Making a Will can be a bit of a daunting process, and certain things can invalidate your Will. One of the biggest issues with this is that mistakes are generally not spotted until you pass away and, therefore, too late to rectify. Our team have compiled some of the common mistakes whilst making a Will we see. One of the best ways to ensure you have a valid will is by speaking to our experts and use our professional Will writing service.
Having a Will that is not current
When you write a Will you take into your current circumstances; these can change during your lifetime. Some factors that may make you consider reviewing your Will are:
- Birth of a child or grand children
- The loss of a beneficiary of the Will
- Gaining step-children
- Marriage or Divorce
- Buying a new house
- Winning or gaining a large sum of money or assets
Updating an existing will is not an easy process; The recommendation is that if you have multiple updates, especially changes in beneficiaries, then you should create a new Will to avoid any confusion.
The Will was incorrectly witnessed
For a will to be valid, you need to sign it in the presence of two witnesses, and they then also need to sign the Will.
The witnesses must be over the age of 18 and UK Citizens. They cannot be a beneficiary of the Will and must be physically present. For more details regarding witnesses, you can check our blog Who can witness your Will?
Storing a Photocopy of your Will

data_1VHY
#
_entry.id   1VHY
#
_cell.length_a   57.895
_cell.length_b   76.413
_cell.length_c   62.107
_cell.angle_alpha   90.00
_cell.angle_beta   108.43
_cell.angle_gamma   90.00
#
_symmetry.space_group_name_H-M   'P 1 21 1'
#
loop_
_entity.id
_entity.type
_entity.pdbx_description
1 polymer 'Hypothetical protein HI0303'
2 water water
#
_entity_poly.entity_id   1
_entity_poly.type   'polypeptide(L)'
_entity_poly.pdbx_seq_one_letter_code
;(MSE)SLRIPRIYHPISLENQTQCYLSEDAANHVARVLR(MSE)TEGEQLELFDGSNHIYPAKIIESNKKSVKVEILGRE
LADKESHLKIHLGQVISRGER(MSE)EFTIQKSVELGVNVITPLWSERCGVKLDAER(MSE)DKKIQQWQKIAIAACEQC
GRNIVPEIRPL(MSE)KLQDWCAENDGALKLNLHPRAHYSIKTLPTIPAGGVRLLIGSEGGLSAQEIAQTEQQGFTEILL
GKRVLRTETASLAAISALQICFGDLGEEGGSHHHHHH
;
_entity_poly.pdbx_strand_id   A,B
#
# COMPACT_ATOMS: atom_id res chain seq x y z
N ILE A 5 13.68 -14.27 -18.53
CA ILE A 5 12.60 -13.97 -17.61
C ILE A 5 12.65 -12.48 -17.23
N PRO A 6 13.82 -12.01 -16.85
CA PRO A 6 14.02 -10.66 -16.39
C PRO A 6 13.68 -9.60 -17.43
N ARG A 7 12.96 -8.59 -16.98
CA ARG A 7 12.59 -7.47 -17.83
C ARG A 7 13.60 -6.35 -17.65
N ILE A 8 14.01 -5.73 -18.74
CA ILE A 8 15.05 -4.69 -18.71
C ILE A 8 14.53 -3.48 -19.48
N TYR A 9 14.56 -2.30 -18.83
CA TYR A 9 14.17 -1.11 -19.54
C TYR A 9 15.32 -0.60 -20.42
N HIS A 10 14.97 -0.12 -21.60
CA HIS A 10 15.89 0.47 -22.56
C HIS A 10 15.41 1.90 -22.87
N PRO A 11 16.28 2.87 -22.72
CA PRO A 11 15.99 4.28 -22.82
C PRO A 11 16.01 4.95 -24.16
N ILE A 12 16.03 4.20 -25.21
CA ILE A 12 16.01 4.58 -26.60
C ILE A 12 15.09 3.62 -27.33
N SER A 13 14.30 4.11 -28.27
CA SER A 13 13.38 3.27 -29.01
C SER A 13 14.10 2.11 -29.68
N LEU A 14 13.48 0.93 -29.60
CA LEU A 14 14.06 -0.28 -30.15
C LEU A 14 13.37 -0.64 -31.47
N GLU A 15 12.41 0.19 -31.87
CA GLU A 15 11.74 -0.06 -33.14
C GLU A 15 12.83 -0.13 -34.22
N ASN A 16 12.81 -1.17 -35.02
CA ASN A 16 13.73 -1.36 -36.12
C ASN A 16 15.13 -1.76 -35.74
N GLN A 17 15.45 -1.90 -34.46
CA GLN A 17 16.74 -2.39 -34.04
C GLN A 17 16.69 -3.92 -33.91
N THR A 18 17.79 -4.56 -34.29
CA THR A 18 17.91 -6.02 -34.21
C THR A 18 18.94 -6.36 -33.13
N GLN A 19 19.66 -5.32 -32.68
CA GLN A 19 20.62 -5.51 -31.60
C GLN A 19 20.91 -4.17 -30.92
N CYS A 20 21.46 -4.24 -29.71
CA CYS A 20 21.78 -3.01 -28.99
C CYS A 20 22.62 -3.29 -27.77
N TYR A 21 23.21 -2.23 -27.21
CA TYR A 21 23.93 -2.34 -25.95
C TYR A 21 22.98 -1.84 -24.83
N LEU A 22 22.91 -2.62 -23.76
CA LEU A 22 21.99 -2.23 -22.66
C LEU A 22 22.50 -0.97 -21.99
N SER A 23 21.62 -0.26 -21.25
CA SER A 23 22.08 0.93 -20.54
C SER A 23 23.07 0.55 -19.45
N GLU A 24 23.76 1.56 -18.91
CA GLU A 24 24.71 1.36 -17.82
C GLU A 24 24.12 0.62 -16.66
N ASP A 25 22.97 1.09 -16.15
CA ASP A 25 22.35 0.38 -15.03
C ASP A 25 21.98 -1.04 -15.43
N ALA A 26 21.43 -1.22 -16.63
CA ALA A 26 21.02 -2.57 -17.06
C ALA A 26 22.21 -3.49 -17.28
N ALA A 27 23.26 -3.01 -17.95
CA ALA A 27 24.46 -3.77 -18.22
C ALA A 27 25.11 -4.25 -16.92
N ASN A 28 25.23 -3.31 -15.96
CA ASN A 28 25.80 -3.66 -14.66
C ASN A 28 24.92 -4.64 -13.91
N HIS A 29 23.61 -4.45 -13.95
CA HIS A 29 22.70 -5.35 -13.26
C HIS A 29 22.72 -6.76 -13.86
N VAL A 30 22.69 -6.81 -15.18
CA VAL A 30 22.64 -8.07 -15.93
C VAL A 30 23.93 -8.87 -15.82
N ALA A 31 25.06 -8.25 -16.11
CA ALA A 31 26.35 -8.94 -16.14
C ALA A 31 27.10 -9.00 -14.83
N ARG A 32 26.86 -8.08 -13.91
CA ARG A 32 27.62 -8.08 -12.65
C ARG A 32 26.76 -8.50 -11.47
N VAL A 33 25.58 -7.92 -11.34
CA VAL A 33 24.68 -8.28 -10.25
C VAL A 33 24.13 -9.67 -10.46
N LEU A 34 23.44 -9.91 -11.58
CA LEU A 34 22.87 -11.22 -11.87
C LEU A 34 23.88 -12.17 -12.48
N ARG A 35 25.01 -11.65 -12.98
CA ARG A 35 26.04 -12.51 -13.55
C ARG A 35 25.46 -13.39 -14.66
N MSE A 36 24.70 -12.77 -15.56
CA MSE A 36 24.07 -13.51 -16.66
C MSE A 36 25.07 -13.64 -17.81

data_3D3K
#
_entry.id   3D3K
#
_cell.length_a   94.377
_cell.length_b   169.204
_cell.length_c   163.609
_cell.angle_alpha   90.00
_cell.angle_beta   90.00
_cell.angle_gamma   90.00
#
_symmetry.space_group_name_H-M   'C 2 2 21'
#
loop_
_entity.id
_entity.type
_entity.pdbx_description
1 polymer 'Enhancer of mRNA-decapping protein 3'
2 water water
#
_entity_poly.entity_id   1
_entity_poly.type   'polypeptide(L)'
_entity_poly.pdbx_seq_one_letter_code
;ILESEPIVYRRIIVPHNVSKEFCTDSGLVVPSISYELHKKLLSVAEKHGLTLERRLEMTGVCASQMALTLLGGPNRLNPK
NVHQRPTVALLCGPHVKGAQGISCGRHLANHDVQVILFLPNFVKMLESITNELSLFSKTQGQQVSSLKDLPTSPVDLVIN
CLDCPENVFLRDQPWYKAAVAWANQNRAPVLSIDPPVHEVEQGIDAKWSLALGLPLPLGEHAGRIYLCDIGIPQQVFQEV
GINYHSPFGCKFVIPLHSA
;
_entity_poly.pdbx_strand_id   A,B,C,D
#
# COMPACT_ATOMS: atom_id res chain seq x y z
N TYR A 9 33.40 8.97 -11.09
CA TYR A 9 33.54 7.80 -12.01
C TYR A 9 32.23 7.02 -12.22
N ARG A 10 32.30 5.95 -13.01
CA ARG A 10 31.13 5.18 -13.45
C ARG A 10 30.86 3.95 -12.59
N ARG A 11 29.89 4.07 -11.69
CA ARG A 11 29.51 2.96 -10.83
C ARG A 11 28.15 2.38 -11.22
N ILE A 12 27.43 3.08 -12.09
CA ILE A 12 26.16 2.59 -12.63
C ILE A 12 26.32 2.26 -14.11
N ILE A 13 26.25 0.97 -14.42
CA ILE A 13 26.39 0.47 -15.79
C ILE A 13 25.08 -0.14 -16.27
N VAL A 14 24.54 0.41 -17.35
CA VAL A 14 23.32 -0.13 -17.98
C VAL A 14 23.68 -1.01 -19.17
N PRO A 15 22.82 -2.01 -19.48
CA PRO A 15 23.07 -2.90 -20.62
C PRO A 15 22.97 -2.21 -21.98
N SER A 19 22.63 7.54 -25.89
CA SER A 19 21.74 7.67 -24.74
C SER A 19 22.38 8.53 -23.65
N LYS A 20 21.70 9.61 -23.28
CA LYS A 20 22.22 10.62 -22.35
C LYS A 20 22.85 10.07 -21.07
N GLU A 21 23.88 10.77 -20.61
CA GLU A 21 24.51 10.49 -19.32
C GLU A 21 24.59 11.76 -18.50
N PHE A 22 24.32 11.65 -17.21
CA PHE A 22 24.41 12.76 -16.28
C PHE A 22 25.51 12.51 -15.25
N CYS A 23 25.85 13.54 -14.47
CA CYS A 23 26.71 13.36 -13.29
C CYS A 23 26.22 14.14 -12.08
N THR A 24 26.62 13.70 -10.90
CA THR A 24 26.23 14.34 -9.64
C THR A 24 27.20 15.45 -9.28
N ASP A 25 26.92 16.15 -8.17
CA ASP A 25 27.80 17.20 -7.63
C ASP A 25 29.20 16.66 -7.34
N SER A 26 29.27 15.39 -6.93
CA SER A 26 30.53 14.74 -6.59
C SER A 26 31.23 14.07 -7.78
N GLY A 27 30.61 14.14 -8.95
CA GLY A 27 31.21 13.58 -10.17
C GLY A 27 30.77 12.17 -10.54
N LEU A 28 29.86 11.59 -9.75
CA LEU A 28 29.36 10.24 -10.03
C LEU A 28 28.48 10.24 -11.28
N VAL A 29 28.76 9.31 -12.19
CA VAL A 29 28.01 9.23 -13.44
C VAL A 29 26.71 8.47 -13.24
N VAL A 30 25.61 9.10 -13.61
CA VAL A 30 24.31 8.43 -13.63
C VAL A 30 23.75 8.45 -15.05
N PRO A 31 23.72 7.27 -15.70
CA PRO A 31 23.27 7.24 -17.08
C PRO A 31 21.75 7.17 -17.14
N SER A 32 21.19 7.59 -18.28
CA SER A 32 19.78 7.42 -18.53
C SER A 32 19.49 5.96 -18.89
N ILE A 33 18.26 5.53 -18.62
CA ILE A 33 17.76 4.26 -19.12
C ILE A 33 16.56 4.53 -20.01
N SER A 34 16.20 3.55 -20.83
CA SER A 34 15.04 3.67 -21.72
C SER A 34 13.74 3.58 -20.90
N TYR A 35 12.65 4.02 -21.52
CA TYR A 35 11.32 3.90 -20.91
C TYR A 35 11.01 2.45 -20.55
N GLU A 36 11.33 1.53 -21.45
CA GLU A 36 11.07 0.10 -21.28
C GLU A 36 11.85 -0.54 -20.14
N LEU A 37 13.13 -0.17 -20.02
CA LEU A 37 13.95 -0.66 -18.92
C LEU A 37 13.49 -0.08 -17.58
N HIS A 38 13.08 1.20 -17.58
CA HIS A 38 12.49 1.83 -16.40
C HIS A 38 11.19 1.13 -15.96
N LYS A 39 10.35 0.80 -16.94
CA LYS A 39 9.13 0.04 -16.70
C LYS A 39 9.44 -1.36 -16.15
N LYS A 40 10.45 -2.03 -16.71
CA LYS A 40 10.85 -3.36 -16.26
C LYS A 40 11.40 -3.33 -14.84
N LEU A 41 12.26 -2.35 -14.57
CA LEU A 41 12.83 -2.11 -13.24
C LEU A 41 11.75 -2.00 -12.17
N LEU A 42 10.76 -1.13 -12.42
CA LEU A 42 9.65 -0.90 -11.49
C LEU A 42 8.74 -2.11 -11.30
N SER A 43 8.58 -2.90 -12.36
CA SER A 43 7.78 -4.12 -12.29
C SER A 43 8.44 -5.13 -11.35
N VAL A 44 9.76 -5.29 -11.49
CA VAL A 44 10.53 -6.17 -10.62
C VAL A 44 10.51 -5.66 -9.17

To action your Will the original version of the document is needed; a photocopy is not acceptable. It will be complicated for the executor to obtain a grant of probate and manage your estate without it. So ensure the people close to you know where the original of your Will is stored.
If you have made a will when you are single, then in the event you do get married your Will is no longer valid. Your spouse will automatically inherit half of your estate under the intestacy rules and your children may lose out.
Not giving a reason for disinheriting
If you do not give a specific and valid reason for leaving a dependent out of a Will and outline clearly where you would like your estate to go, it can be contested after you pass away.
Forgetting to name an executor
If you fail to name an executor in your Will, then the probate court will appoint someone. This may not be the person you wish to deal with your estate.
Making a “DIY” will
Just writing your wishes down on a piece of paper is not enough to be legally binding. Wills are complicated documents and must follow general rules.
If the Will cannot be understood because of how it has been written, it could be up to the courts to decide the person’s intentions.
You need to include all your assets. Tangible assets are often remembered, such as houses and heirlooms, but don’t forget about intangible assets such as bonds, bank accounts and shares.
Being too specific
When writing a Will you shouldn’t be too specific as this can cause confusion if the item has changed. If you specify a particular car, for example, “my oldest child will get the Fiat” and then this changes to an Audi, then it could be disputed later on. It would be better to specify the oldest child receives the car in my name.
Not specifying step-children
When you specify “my children” in your Will, step-children or foster children won’t be included, even if you consider them to be your own. Only Biological or legally adopted children will be considered. If you want step-children to benefit from your will you need to specify this.
When writing a Will there are many pitfalls. As the document is a legal document, it must be written as such. To avoid mistakes whilst making a Will and therefore having something that doesn’t exactly match your wishes you must
- Ensure you review it regularly
- Create a new one if needed
- Have it written by a professional Will Writer to avoid making mistakes.
Sovereign Planning is here to help you every step of the way. Give yourself peace of mind and contact us today.